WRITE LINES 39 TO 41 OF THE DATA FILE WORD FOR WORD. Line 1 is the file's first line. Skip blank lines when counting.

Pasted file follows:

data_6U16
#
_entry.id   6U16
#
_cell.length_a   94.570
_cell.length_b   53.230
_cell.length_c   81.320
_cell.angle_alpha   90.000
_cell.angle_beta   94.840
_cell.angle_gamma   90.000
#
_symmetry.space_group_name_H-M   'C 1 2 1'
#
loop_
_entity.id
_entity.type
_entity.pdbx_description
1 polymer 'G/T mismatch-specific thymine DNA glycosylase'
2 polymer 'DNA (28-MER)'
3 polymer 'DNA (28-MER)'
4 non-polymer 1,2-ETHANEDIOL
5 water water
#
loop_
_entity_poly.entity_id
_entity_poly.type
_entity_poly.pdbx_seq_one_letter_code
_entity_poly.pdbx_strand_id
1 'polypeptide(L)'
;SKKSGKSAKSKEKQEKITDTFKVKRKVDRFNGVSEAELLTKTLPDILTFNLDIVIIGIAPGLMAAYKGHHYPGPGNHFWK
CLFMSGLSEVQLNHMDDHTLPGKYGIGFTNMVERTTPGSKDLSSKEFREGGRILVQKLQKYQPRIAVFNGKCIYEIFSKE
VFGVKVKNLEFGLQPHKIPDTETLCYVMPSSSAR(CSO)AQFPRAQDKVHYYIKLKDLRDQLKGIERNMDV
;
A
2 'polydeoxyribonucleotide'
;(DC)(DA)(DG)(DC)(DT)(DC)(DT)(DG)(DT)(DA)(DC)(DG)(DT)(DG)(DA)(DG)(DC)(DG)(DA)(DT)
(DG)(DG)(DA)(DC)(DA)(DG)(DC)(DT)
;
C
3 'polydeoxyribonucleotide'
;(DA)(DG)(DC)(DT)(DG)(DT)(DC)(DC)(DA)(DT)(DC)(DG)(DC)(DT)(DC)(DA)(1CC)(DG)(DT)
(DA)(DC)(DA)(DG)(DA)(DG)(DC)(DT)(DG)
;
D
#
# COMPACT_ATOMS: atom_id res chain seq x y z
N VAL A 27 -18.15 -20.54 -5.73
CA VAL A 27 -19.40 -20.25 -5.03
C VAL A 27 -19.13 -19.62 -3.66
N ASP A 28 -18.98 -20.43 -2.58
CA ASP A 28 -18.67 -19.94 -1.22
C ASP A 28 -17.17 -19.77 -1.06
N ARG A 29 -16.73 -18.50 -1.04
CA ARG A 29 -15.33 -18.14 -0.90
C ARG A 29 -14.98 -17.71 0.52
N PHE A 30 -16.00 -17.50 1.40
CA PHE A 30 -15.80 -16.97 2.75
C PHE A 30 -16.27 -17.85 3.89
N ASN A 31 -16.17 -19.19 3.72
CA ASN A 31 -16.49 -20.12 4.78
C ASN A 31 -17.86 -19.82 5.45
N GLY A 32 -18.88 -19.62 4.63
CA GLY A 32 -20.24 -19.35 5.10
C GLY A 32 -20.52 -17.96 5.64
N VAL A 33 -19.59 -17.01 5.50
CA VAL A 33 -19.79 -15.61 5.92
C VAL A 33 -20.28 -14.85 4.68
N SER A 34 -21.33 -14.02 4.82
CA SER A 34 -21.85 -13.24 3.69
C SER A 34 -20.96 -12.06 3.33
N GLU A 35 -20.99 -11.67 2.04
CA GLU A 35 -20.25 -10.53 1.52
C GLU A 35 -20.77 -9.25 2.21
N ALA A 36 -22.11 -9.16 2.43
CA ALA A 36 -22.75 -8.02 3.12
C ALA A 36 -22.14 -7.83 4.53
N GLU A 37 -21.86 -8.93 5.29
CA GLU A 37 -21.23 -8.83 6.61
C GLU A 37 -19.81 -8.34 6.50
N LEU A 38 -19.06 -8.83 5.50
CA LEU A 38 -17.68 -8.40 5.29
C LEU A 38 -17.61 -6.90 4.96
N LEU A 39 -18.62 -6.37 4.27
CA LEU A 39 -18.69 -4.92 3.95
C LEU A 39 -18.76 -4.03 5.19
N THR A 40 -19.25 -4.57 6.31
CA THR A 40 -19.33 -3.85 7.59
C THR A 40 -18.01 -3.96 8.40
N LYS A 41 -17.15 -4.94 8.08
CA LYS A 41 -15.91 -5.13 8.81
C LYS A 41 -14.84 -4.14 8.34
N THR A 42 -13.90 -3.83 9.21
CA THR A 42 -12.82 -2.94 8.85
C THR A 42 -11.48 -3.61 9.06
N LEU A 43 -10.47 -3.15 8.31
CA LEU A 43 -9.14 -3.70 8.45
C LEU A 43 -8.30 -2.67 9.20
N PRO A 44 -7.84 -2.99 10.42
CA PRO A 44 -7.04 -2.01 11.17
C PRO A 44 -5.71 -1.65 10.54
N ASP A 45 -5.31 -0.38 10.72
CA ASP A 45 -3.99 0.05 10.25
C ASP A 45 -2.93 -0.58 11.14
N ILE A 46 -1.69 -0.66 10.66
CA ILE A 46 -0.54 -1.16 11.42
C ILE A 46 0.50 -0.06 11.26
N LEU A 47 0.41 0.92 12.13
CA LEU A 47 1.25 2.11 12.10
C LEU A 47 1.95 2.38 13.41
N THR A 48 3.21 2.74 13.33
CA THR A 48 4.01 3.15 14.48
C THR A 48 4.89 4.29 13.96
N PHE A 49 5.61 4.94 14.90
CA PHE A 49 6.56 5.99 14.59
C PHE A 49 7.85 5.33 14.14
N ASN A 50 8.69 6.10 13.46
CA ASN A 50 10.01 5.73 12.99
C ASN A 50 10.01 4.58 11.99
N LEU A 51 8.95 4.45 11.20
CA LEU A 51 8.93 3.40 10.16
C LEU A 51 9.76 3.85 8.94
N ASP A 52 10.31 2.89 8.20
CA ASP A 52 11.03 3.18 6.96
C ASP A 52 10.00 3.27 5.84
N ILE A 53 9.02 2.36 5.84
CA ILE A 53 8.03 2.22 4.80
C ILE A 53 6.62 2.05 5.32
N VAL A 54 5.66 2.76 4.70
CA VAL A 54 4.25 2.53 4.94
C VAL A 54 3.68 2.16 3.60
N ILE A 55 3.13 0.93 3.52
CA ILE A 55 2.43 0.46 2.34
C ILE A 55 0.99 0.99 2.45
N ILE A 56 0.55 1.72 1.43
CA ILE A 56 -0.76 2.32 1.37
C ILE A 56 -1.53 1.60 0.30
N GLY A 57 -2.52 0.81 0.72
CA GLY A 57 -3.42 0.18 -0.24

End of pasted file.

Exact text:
C
3 'polydeoxyribonucleotide'
;(DA)(DG)(DC)(DT)(DG)(DT)(DC)(DC)(DA)(DT)(DC)(DG)(DC)(DT)(DC)(DA)(1CC)(DG)(DT)